Restaurants in Vancouver

Among the dim sum temples, noodle huts, and Korean barbecue joints that make up suburban Richmond’s Asian culinary scene, this one remains a local favorite. Don’t miss the mushroom dumplings and clay-pot chicken.

Easily identified by the black-and-white flying pig mural on the side of the building, this tiny neighborhood bistro serves traditional French fare from chef Andrey Durbach (also of La Boca and Cafeteria).

Inspired by the classic West Coast seafood restaurant, this downtown eatery serves the freshest daily catch in a spacious, two-story dining room.

Vancouverites are coffee connoisseurs, and they’ve been lining up for lattes (all made with a signature leaf pattern topping the steamed milk) at this homegrown café since 2000.

Wildly popular ever since it opened in 2004, this Euro-fusion hot spot sits discreetly at the northwestern edge of Gastown.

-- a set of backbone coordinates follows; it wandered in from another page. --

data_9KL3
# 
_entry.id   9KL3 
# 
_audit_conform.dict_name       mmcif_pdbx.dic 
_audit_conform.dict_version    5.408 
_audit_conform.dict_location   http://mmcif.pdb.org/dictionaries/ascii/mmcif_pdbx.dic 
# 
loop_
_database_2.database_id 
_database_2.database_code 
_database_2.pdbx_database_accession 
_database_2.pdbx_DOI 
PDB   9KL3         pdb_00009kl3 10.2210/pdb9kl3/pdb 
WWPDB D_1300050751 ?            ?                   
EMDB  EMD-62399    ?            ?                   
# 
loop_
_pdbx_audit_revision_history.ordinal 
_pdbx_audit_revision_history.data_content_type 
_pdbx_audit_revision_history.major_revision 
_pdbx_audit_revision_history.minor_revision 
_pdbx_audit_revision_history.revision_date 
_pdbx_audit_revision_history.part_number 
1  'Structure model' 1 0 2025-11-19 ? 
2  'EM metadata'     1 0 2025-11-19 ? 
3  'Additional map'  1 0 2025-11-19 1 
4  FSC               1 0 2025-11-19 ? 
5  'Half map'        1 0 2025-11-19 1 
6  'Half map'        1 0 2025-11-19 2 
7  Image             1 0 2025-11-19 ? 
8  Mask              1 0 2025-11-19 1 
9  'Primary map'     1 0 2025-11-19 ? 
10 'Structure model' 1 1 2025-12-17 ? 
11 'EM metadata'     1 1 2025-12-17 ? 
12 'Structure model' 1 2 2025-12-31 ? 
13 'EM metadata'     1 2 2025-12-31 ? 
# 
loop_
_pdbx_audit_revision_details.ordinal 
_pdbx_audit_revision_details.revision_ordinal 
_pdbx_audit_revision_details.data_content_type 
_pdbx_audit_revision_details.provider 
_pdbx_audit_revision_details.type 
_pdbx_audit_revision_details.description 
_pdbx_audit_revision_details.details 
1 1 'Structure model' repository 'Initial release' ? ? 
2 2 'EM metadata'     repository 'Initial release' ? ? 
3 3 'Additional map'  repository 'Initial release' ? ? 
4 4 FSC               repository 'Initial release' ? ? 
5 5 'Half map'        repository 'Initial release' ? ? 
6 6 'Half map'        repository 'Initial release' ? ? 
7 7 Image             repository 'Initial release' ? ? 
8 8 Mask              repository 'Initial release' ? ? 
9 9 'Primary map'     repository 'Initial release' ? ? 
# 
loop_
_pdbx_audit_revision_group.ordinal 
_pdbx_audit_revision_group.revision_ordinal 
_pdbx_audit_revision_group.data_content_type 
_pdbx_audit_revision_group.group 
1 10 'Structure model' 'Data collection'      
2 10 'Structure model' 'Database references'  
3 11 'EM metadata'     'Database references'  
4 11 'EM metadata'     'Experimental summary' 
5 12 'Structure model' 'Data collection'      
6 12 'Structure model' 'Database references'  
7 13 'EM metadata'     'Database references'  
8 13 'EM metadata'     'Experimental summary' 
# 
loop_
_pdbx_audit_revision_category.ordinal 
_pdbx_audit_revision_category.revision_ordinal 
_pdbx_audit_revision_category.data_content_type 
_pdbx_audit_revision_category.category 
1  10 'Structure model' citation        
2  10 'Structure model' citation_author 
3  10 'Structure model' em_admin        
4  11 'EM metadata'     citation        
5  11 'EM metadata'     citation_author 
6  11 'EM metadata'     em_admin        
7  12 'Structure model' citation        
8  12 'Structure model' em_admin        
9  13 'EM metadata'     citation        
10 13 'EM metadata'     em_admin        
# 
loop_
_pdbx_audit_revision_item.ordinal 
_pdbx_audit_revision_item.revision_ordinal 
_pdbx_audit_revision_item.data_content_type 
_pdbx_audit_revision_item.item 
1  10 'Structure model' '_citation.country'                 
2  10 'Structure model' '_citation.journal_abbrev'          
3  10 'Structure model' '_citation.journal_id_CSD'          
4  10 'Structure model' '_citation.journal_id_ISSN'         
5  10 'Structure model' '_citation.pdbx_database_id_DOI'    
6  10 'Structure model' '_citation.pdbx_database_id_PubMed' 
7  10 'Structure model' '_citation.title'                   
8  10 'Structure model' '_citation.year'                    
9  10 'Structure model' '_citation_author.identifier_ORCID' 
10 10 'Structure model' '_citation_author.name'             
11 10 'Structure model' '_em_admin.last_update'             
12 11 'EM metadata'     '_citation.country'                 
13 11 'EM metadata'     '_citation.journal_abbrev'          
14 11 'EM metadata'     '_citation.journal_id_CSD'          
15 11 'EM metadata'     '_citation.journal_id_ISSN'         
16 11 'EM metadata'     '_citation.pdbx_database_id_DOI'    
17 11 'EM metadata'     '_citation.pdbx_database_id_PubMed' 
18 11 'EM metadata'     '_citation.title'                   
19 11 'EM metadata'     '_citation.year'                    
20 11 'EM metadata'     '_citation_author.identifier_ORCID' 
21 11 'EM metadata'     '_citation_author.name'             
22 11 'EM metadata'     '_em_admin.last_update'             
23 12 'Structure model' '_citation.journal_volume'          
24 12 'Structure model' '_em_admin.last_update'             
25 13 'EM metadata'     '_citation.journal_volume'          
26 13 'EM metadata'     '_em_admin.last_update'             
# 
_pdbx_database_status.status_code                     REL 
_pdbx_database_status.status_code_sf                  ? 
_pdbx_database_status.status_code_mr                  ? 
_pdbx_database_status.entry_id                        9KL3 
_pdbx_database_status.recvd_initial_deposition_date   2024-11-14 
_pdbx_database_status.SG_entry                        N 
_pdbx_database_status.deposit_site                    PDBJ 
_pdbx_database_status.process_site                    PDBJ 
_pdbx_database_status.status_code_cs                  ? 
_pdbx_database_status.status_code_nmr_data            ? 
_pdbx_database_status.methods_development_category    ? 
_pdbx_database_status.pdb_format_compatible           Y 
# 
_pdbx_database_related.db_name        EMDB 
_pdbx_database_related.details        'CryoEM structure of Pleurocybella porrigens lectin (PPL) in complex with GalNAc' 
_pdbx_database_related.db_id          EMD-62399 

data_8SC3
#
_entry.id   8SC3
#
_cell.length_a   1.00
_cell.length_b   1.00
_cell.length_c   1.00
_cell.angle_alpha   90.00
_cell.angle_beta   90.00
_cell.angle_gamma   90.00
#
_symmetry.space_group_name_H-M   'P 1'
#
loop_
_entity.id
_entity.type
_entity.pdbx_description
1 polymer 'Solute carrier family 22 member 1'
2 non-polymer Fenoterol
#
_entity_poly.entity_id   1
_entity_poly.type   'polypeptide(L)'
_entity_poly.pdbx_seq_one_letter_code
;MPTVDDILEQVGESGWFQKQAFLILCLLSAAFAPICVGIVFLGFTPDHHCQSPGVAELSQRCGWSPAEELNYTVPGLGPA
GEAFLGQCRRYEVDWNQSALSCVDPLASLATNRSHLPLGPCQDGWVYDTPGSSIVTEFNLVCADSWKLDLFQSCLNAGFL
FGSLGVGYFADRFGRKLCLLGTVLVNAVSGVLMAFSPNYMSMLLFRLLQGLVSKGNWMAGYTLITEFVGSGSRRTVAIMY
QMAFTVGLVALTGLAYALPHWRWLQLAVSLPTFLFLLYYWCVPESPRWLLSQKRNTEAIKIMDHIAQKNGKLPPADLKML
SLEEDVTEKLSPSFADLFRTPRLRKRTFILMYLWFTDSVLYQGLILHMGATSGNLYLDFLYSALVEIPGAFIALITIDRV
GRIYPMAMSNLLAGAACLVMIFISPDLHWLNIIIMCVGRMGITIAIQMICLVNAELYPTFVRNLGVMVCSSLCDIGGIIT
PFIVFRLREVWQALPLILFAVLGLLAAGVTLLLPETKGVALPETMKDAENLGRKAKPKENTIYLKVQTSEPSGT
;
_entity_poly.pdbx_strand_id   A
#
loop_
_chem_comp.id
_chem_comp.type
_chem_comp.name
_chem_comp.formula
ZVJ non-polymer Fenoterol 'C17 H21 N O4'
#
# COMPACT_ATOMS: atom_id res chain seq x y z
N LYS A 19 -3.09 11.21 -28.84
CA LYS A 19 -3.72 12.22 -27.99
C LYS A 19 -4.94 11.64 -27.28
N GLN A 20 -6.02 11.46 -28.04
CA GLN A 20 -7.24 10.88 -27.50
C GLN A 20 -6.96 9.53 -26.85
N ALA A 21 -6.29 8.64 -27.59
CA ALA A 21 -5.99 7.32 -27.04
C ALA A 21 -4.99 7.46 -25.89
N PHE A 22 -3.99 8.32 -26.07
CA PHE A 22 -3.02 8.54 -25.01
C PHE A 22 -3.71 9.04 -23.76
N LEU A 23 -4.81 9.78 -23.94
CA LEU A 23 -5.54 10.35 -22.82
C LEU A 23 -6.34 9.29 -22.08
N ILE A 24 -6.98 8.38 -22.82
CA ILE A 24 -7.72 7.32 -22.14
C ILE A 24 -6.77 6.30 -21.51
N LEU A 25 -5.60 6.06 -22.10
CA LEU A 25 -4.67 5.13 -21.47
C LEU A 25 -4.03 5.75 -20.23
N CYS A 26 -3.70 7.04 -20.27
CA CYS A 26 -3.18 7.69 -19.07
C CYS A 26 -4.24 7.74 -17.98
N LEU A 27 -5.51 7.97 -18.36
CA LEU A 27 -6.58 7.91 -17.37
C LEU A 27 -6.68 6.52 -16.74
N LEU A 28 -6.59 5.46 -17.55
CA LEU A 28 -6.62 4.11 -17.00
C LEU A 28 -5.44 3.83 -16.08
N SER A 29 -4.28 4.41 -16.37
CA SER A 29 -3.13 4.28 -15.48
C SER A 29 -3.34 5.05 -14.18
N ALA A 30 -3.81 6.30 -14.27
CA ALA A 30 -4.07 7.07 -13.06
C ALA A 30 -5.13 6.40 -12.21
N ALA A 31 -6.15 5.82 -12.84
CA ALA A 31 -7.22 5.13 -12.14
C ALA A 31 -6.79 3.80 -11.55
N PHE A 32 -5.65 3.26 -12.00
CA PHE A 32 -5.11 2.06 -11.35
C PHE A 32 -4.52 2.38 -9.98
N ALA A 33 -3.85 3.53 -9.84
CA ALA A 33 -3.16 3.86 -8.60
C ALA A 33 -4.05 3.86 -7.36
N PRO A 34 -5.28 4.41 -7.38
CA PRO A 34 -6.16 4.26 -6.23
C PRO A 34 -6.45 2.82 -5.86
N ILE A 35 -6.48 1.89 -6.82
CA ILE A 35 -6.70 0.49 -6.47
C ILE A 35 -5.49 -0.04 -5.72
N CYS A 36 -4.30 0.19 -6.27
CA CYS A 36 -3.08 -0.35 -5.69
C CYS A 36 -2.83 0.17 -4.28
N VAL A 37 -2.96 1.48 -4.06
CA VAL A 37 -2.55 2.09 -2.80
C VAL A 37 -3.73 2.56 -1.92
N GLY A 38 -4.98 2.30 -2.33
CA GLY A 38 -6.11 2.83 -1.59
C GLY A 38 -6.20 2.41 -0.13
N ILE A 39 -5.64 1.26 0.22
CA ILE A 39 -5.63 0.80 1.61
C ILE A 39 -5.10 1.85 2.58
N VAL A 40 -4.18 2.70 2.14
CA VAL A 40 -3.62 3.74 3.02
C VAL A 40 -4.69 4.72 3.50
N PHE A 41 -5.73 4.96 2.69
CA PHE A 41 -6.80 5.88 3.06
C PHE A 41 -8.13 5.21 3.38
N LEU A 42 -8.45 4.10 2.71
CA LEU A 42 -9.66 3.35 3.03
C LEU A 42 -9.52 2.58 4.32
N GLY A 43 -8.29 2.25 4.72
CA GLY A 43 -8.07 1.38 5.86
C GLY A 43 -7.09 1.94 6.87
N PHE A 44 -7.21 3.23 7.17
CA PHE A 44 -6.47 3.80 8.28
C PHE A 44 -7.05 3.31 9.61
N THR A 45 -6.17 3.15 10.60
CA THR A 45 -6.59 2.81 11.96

This unusual eatery off historic Blood Alley is trendy even for Gastown, with a bare-bones constellation of menu items changed daily and displayed on a giant chalkboard.

Tatami rooms and a revolving sushi bar add a bit of authenticity to this Japanese dining room (as much as you’ll find in an airport, anyway). Besides a full menu of sashimi and sushi rolls, you can try udon and yakisoba noodle dishes, dim sum (served every day from 9 a.m.

The dining room at this global-fusion restaurant is a stunner: downstairs, 40-foot ceilings soar above booths and tables; upstairs, diners pretend they’re sultans as they lounge on pillows around gauzy-draped tables.

This unassuming seafood joint on False Creek Fisherman’s Wharf (just a short walk from the Granville Island market) doesn’t look like much from the outside—which is just fine for locals, who’d rather keep it for themselves.

Vancouver's vibrant Commercial Drive is known for ethnic diversity and culinary surprises, and Memphis Blues Barbecue House is no exception to that rule.

Meals are theatrical events at this Chinese noodle shop, where part of the fun is watching the chefs behind the counter whipping up fresh noodles.

Although guests can order off an à la carte menu, patrons often opt for La Quercia's seven- or 10-course tasting menu.